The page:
Where Are The Lenses?
January 23, 2010
Most DSLRs today evolved from earlier film-camera systems. (Sony’s originally came from Minolta; only Olympus started over from scratch.)
Although lens mounts stayed the same, there was a tiny problem about the sensor. Film cameras shot in a 24 x 36mm format. But making digital sensor chips of that size turns out to be quite expensive and difficult.
Sensor chips are made on costly, ultrapure silicon wafers, each about 8 or 12 inches in diameter. Obviously, increasing the area of each sensor means fewer of them can fit on the wafer.
With all the steps needed to lay down pixel electronics, it’s nearly unavoidable to get a few random, chip-wrecking defects scattered across the wafer. So the bigger each sensor is, the more likely it is to be ruined by some defect.
These two factors mean the economics of “full-frame” sensors will always be forbidding. You can read more details in a rather informative Canon PDF white paper here. (Take their marketing spin with a grain of salt; just start reading at page 11.)
By Canon’s reckoning, a finished APS-C sensor might cost 1/20th as much as a full-frame one. (That was written in 2006; today’s numbers might be a little different, with 12″ wafers more common. But still, the principle applies.)
So, despite all the wails and begging of enthusiast photographers, there are still only a handful of 24 x 36 mm format digital cameras on the market. A Canon 5D Mk II is $2500. A Nikon D700 is $2400. A Leica M9 is a whopping $7000. A Sony A850 is the “bargain,” at only $2000. These prices are without lenses, of course.
Today’s affordable DSLR models are all based on smaller, APS-C sized sensors. The origin of that cryptic name is irrelevant today; but it simply means a chip slightly under 16 x 24 mm.
There are dozens of APS-C models on the market, starting from the low $400’s—and that price includes a kit zoom. Megapixel counts range from 6 to 14 Mp. While it would be misguided to push pixel counts higher than that, the current models give satisfactory images even when set to ISO 800.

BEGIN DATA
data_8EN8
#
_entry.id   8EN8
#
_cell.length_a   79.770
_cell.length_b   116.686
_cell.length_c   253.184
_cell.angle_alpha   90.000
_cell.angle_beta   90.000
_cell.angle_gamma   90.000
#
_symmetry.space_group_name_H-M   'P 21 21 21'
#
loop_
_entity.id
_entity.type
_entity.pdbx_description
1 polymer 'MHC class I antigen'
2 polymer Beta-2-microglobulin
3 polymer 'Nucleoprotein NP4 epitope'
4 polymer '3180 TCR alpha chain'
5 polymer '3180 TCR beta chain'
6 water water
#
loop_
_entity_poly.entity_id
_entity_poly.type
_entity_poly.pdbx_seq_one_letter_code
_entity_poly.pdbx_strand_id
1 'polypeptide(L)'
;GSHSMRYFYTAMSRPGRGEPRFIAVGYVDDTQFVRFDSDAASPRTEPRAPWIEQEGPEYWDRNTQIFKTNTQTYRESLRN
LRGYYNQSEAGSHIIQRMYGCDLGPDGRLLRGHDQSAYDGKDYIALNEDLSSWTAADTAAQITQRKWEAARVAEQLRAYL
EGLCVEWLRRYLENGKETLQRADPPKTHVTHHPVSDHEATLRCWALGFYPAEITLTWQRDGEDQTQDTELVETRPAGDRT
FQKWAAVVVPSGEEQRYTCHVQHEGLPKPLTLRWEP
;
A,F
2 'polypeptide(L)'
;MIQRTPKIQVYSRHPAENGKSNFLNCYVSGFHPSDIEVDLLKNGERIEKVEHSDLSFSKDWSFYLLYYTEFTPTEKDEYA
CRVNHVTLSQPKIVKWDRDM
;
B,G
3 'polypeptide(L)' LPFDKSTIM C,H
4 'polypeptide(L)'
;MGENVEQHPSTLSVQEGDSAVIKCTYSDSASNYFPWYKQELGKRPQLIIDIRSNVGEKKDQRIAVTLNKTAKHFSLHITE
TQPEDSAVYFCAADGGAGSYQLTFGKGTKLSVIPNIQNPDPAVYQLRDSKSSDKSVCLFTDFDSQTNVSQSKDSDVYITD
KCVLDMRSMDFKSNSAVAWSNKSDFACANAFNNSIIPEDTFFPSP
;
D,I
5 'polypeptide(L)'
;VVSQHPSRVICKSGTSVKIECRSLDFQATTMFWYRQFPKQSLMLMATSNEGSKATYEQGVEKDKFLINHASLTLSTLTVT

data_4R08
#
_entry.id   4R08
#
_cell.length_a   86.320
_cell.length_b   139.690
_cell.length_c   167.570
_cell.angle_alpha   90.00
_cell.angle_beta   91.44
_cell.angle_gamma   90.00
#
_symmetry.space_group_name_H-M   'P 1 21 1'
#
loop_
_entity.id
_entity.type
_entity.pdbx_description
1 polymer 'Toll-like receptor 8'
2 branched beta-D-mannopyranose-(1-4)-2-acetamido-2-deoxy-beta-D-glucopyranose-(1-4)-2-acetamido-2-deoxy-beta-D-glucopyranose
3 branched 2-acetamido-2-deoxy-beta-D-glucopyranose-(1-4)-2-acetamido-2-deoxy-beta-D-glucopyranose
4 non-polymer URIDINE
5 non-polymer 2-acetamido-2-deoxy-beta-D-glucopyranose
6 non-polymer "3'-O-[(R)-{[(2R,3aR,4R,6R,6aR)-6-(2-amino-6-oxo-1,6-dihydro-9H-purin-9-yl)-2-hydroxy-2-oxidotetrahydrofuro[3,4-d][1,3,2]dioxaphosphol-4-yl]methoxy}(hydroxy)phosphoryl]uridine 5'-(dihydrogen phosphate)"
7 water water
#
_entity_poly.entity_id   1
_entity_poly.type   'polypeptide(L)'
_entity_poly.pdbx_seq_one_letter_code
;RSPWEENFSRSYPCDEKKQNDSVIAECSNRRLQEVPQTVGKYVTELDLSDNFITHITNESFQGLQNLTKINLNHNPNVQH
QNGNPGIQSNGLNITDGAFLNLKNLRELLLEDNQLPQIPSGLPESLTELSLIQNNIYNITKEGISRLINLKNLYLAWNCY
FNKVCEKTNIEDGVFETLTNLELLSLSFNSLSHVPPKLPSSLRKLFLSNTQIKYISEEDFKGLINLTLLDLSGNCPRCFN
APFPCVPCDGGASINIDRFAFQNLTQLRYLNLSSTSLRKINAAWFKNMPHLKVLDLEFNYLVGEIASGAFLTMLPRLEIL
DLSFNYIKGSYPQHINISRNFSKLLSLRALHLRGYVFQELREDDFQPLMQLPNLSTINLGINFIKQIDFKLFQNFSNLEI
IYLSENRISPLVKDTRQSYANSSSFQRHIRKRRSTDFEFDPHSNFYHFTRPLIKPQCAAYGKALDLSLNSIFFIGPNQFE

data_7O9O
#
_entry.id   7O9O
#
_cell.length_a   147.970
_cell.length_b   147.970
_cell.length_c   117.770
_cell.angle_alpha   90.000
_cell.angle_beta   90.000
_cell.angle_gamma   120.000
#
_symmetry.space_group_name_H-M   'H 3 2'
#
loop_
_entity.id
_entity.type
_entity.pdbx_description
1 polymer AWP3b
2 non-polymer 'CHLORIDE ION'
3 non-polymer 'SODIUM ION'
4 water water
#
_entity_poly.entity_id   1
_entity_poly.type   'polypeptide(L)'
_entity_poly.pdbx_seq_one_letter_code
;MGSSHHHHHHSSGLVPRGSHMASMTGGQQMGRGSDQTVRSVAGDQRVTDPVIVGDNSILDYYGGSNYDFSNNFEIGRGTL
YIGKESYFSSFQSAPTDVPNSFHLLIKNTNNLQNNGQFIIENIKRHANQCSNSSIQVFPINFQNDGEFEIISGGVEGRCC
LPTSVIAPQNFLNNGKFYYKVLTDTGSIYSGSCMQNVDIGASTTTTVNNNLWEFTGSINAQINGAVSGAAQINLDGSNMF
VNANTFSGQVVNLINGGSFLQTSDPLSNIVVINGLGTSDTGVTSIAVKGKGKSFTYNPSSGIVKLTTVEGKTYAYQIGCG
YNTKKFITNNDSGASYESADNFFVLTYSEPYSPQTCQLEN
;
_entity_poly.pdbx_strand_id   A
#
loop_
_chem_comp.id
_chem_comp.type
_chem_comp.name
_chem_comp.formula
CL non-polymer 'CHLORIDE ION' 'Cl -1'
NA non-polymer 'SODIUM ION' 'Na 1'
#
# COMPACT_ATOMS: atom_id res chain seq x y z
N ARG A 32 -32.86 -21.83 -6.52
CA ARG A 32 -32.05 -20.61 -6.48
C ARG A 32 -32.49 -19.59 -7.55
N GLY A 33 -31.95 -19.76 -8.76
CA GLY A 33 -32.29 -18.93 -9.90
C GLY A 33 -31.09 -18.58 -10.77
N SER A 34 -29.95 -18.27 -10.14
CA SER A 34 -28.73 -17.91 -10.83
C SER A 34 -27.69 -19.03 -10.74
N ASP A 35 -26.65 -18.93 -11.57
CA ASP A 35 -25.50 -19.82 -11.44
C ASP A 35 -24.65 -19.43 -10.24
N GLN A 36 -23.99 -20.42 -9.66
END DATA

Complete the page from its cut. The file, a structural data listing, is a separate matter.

It seems apparent that APS-C is today’s sweet spot for digital-camera value. And because of the chip economics I mentioned, that is not likely to change anytime soon.
So let me (finally) get to my real point.
Where are the lenses?
Back in the olden days of 35mm SLRs, the “kit lens” was typically a 50mm standard one, with an aperture f/1.8 or so. A photographer more serious about low-light shooting could buy the f/1.4 version. You could get a nice inexpensive wide angle or portrait lens of f/2.8 or faster.
So, where are the equivalents for APS-C?
Lots of old lenses designed for film bodies are still being sold. But when used on APS, these make you to pay a premium in size, weight, cost, and maximum aperture. Cameramakers have dragged their feet on creating interesting, new, fast lenses dedicated to APS-C bodies.
Today, of course, the default is to offer zooms instead of primes; the APS-specific lenses you are able to buy are mostly zooms.
Yes, zooms are convenient. But you typically lose two f-stops of light-gathering power. Some say modern image stabilization gives back those two stops—but that’s true only if you don’t care about viewfinder dimness, or blur when the subject moves. Zooms are larger and heavier than primes, too.
The normal lens for an APS-C camera would be about 32 mm (48e on a 1.5x sensor; 52e on a 1.6x Canon). The only camera maker so far to “get it” with an APS-specific normal is Nikon, with their 35/1.8. Sigma sells a 30mm f/1.4 in various mounts—but it’s mystifying that they’re all alone in that market.
For portraits we generally want a nicely-blurred background—meaning we’d like a wide maximum f/stop. This is especially true when using a smaller sensor, because depth of field increases slightly compared to 24 x 36 format. So where are the APS-specific portrait lenses, at f/2.0 or faster? In the range of 60 to 70mm (giving 90-105e), there’s only this Tamron—intended more as a dedicated macro lens.
Yes, there’s oodles of 50mm’s around, recycled from the film era. Canon is well known for their “thrifty 50” —which apparently they’re able to knock out for a hundred bucks, despite it covering a larger format. Why on earth should APS-specific lenses be more expensive? The image circle they cover is only 2/3rds the width!
Shooting film, my most-used wide-angle is a 24mm f/2.8. And back in the day, cheap 28mm f/2.8’s were a dime a dozen. But convert that to APS-speak. Are there any f/2.8 lenses of roughly 17mm? Is your sole available choice one chubby $600 zoom? I sure can’t find anything else.
I’ll give credit to Pentax, for creating the widest lineup of APS-specific lenses—including several beautifully-finished primes. But their prices are high, and their widest apertures are really nothing to get excited about.
Finally, lets take a glance at the Micro Four Thirds universe, too. Panasonic’s new 20mm f/1.7 pancake (40e on the µ4/3 sensor format) has indeed made quite a splash.
The test reports are excellent. So I suppose it would be snarky to observe that Panasonic’s 20 just revives a lens style that numerous snapshot cameras offered in the 1970s—and at a much higher price.
So, where are the lenses?